Here are some things that are too long to tweet, but too short to make into whole blog postings on their own.
I like to be annoying
One of my favourite things to do when I play hockey is to screen the goalie. I like to get right in her way so she can’t see, which means that when one of my teammates gets the puck, they can take a shot and the goalie will have a hard time seeing it (and I’m also right there to pick up a rebound, should one occur). Obviously goalies don’t like this and they often call their defenceman to come and move me out of the way, which is, to their surprise, difficult, since I’m so little. My little size is misleading though, because they totally think they should be able to move me, but since I have a low centre of gravity, I’m harder to move than you’d think. Which then means there’s both me and the defenceman who is trying to move me screening the goalie. The more the goalie and/or defenceman expresses their frustration, the more I know I’m doing a good job, and so it only encourages me to do it more. Anyway, I recently realized that I have an office equivalent of this – arguing with one of my coworkers for the sake of arguing. Things we’ve argued over recently include (1) this study (which he holds up as a reason to not to go out running – and to warn me that I’m probably going to die when I go out for a run on my lunch (he also enjoys being annoying) and I provide a critique of the methodological issues with the paper that makes me question the conclusions) and (2) what time of day does “evening” start.
The Bus Lane Bandit
One of my other coworkers got his first ever ticket – it was for driving in a bus lane. He was in an area he’d never driven before and he didn’t notice the bus lane sign and he was very offended that the cop didn’t just let him off with a warning. I have now dubbed this coworker “The Bus Lane Bandit” and refer to this incident as his “crime spree.”
I am currently working on the revisions to a journal article for which one of the reviewers suggested a few papers that I might find helpful to refer to in my paper – and one of those articles was in French, which, of course, I can’t actually read (beyond some basic high school French I learned more than 20 years ago). So I put the paper through Google Translate and was mostly able to get the gist of the paper, but there were some obvious errors. One such error was Google’s translation of a subheading in the paper that read: “Rencontres après les entrevues semi-dirigées”. Based on my understanding of the journal article, this should be translated to “Meeting after the semi-structured interviews”, as that section of the paper talked about a meeting that was held after the researchers conducted semi-structured interviews. Instead, Google translates it to this:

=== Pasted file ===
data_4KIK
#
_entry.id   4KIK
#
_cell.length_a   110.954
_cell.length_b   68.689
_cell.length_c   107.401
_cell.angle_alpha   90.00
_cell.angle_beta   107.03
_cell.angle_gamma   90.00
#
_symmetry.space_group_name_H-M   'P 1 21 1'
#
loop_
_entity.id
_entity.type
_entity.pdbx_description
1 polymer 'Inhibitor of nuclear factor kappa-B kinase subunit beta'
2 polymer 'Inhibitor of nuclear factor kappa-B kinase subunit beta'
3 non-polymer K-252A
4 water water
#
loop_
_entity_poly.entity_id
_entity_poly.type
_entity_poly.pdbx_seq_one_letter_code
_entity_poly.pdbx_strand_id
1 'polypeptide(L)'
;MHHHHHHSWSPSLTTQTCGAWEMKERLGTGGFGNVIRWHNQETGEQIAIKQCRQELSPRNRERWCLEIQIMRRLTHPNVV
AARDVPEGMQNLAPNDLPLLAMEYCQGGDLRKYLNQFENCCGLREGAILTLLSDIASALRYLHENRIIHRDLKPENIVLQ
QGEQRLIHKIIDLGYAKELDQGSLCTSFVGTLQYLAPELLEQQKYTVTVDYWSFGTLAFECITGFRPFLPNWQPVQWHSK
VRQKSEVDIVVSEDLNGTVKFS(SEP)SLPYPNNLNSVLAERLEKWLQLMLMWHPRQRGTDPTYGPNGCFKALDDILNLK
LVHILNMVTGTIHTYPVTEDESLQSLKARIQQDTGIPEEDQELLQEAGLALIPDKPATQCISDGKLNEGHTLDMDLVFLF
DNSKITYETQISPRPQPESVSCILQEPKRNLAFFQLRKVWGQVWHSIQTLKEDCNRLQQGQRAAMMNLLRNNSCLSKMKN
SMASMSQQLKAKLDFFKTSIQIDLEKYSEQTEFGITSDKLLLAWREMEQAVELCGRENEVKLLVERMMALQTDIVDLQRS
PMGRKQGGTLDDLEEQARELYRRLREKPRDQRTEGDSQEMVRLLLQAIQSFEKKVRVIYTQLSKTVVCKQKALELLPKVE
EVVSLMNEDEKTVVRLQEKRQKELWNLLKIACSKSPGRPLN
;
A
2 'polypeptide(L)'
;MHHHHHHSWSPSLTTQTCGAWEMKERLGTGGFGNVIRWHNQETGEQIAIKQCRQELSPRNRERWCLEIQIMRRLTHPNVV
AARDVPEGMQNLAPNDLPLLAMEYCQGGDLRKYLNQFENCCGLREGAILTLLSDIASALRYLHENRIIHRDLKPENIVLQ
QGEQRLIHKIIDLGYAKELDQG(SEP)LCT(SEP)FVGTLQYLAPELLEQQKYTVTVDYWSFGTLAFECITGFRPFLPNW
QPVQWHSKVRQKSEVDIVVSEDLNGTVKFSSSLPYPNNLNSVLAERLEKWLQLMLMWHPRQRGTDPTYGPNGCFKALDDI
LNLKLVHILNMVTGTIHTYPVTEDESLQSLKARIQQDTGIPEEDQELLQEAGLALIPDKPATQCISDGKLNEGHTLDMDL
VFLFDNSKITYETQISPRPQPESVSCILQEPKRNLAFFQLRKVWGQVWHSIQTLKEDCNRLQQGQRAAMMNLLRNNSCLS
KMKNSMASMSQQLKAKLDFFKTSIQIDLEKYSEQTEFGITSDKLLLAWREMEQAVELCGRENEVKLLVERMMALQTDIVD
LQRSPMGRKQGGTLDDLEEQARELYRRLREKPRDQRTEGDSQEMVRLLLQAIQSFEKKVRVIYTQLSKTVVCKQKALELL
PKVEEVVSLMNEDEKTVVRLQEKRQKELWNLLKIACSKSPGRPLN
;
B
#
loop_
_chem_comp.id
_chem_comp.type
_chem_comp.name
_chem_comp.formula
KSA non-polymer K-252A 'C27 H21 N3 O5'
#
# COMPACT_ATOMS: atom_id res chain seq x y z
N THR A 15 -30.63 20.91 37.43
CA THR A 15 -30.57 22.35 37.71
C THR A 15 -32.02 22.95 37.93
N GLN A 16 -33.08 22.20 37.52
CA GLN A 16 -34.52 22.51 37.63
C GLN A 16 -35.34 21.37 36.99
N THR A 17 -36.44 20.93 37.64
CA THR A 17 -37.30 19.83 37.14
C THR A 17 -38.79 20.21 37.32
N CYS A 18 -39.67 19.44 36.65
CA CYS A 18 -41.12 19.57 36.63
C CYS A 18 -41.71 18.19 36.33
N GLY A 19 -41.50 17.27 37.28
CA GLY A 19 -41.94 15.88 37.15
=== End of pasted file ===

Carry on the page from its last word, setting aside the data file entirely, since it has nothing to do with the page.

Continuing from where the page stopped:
Which has a whole other connotation entirely.
Another error I came across in Google translate is its translation of “I love my cats” into French. If you ask Google to translate just “I love” it gives you the correct “j’aime”. “Je” means “I” and “aime” means love and since “aime” starts with a vowel, you replace the “e” in “je” with an apostrophe to get “j’aime.”
But when you ask Google to translate “I love my cats”, you get “Je aime mes chats”.
Why Google Translate gets it right in the first instance but not in the second instance is a mystery to me. And it doesn’t matter what word you put at the end of the sentence – you can ask it to translate “I love my frogs”, “I love my mom,” or “I love job”, it still gives you the incorrect “Je aime”1. It also gives you “Je te aime” instead of “Je t’aime” for the translation of “I love you.” WTF, Google?
And finally, I saw this over on The Bloggess’ blog and it is the coolest thing in the history of ever:
- And I did check this with Daniel, who speaks French, to make sure that this isn’t some weird quirk of the French language – it’s actually that Google is crazy. [↩]